Science fiction writer Robert Heinlein opposed the draft. The reason, he wrote, was that any society that had to force its people to fight for it wasn't worth preserving. I suppose that goes for a society that won't pick its leaders wisely, too. In the last few elections we've had some sorry choices. Try as I might, I can't just blame the news or special interests. People didn't want to take the time to understand what each candidate stood for, if anything, and what his record really was. They either trusted their opinionated friends, or the cool guys on radio or TV, or they just figured they could determine whom to vote for based on how they looked or how they shook hands.
I often wonder just how stupid you have to be to think that's a good way to choose a leader. I suppose it's better than the way chimpanzees do it, but it sure doesn't say much for our intelligence, does it? For anyone who might feel that they can read a person this way let me tell you something.
You're an idiot.
Politicians are people who are good at making you like them. They are people who are good at sounding as though they hear your concerns and agree with them. Most people just assume that when a politician feels a certain way on an issue he'll vote that way. Often times, he won't. Joe Lieberman made fools of such people during his last election for the Senate. He said he wanted the Iraq War to end. People who voted for him were shocked to find out that he hasn't voted that way once since. To know that Lieberman was lying, all you needed to do was look at his voting record, but they figured he was just such a nice man that he wouldn't lie to them. Idiots.
So, on this Independence Day, I'm going to give you some of the best advice you've ever read about politics. It requires effort. You have to learn things. You have to check out what politicians say, and you have to check out what people who say things about those politicians are saying. No one speaks the truth all the time, even those of us who try. Sometimes, we're wrong. Find out what the facts are, and then figure out who knows what the facts really are and how to interpret them.
This Fourth of July we're seeing what being wrong about politics can mean. We're in a ruinous war. One of our major cities is still a mess almost two years after it was flooded, with no end in sight. We have seen our government abuse powers it was never supposed to have, fire prosecutors who were doing their jobs, and replace them with partisan hacks. We've watched as they exposed the identity of a CIA agent to discredit her husband, who had criticized their rush into that ruinous, and completely unnecessary war. If you have children, they may some day be involved in that war, or in the next war that's caused by the results of this one.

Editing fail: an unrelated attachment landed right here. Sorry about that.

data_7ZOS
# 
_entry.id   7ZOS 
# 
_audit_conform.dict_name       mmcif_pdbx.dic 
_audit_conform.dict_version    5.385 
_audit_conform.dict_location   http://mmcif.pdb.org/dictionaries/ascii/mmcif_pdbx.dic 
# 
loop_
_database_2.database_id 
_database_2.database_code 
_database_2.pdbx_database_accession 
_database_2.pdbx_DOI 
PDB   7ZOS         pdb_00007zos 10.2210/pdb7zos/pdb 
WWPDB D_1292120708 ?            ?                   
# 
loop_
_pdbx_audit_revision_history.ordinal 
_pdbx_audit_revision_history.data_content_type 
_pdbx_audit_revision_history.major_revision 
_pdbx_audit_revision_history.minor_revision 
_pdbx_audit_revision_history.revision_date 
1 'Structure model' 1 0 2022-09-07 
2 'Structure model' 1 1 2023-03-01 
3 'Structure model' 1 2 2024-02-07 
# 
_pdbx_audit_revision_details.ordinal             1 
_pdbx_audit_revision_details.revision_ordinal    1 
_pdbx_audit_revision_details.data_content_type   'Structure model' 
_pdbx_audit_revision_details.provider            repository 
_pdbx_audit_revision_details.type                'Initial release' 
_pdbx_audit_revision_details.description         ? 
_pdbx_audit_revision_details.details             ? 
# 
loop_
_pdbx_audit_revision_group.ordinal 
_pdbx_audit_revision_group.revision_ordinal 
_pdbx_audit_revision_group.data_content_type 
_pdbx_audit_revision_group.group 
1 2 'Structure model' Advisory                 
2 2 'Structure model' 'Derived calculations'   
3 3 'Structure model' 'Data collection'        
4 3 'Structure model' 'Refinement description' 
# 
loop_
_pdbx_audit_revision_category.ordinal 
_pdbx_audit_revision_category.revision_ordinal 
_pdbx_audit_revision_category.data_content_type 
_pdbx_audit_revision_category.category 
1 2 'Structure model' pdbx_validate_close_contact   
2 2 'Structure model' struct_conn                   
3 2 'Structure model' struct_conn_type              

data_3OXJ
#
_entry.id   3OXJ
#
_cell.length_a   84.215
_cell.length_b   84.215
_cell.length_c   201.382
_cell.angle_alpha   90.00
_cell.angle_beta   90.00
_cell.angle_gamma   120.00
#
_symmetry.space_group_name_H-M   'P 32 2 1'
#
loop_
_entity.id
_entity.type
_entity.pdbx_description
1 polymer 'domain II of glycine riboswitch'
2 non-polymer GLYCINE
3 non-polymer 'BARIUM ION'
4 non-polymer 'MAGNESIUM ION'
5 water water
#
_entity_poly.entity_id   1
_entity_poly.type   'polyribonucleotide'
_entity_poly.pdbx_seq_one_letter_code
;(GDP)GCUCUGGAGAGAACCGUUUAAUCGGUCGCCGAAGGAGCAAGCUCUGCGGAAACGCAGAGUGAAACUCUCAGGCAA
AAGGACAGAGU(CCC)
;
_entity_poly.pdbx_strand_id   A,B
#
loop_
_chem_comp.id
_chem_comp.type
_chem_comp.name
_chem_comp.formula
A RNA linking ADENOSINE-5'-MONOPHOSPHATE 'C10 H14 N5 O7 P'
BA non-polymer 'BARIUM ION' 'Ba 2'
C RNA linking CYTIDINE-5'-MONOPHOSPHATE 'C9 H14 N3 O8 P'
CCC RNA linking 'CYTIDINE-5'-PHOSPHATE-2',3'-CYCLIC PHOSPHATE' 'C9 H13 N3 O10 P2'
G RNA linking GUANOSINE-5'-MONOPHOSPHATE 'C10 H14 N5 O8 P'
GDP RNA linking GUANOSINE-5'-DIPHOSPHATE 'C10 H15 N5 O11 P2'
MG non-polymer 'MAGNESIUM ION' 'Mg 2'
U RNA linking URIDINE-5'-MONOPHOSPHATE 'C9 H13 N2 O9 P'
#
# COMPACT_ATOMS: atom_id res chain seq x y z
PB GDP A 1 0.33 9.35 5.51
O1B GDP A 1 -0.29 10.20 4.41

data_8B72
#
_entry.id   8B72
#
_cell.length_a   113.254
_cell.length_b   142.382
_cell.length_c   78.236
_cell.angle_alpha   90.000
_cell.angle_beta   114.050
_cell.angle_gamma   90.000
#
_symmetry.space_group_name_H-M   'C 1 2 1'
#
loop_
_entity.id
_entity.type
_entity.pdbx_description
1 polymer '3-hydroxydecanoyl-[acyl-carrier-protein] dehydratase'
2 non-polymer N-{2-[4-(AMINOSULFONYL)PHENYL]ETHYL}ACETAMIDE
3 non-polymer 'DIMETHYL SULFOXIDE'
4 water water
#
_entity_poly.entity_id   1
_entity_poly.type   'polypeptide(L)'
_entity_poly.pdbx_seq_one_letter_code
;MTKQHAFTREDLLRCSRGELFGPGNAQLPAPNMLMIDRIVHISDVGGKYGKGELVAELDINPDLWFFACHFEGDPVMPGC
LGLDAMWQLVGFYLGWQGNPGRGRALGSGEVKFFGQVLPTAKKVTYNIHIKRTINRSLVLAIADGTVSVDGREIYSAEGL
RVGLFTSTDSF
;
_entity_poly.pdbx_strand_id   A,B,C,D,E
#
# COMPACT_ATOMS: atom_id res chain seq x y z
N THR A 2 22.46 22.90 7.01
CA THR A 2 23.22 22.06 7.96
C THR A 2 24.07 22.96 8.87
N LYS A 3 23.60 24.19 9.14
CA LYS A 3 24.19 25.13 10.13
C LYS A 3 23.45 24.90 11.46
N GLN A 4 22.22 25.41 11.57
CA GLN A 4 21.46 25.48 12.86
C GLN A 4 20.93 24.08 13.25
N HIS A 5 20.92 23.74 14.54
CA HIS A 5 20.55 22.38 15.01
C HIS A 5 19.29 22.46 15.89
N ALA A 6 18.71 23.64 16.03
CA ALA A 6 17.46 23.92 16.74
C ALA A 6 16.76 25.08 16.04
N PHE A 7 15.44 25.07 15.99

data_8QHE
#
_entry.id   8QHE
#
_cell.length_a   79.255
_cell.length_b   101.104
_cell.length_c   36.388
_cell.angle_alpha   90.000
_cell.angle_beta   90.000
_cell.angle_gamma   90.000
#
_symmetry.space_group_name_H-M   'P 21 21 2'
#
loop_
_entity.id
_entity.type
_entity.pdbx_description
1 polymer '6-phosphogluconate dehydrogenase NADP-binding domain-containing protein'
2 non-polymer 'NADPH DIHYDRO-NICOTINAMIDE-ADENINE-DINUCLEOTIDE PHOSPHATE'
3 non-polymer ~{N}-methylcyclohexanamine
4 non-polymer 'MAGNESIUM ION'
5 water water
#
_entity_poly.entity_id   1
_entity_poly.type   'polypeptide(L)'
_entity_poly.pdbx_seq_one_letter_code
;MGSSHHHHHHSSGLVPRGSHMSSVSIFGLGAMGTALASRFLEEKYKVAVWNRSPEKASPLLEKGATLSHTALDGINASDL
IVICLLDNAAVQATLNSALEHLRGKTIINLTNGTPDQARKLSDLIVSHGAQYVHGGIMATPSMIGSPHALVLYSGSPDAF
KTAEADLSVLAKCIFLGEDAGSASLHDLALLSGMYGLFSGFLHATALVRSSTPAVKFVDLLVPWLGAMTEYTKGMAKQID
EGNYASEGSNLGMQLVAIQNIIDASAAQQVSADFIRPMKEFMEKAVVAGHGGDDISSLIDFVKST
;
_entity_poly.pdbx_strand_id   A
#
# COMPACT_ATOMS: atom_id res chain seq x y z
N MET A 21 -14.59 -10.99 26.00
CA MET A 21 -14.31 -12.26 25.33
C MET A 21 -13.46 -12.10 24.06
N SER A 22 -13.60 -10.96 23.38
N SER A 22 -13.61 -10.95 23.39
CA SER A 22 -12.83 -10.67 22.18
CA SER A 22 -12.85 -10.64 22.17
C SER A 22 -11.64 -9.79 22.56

What freedom means is that your fate is in your hands. It's your country, but only if you make it your responsibility to stay informed about what's happening in your world. If you leave it to your bigmouthed friends, the cool guys on radio, or even the earnest blogger, you leave your fate in their hands. Which means you really leave your fate in the hands of whoever controls or manipulates them, people who should never be trusted, because they don't give a damn what happens to you. The sort of people, in short, who are
I'm not resigned to this situation we're in by any means, but there are times when I really wonder whether we're a society that's worth saving. Well, we're going to have to save ourselves this time, and if we can't do it because not enough people cared, I guess I have my answer.
So, how about it, America? On this Independence Day, why don't you do your part to preserve freedom? Turn off the fucking American Idol re-run and pick up a newspaper, or go read a blog, or take a class in history or government. Do some damn thing to get yourselves informed about how your country is supposed to work, and why. Because trust me, folks, when the shitheads who invaded and destroyed Iraq finally get around to finishing off this country, I won't have any patience for your complaints.
UPDATE: Added third to last paragraph. Somehow, it makes more sense to me with that transition. Happy Fourth of July.
UPDATE 2: Go check out Christy Hardin Smith's essay and then scroll down to Cynic's comment at 149. You'll be glad you did.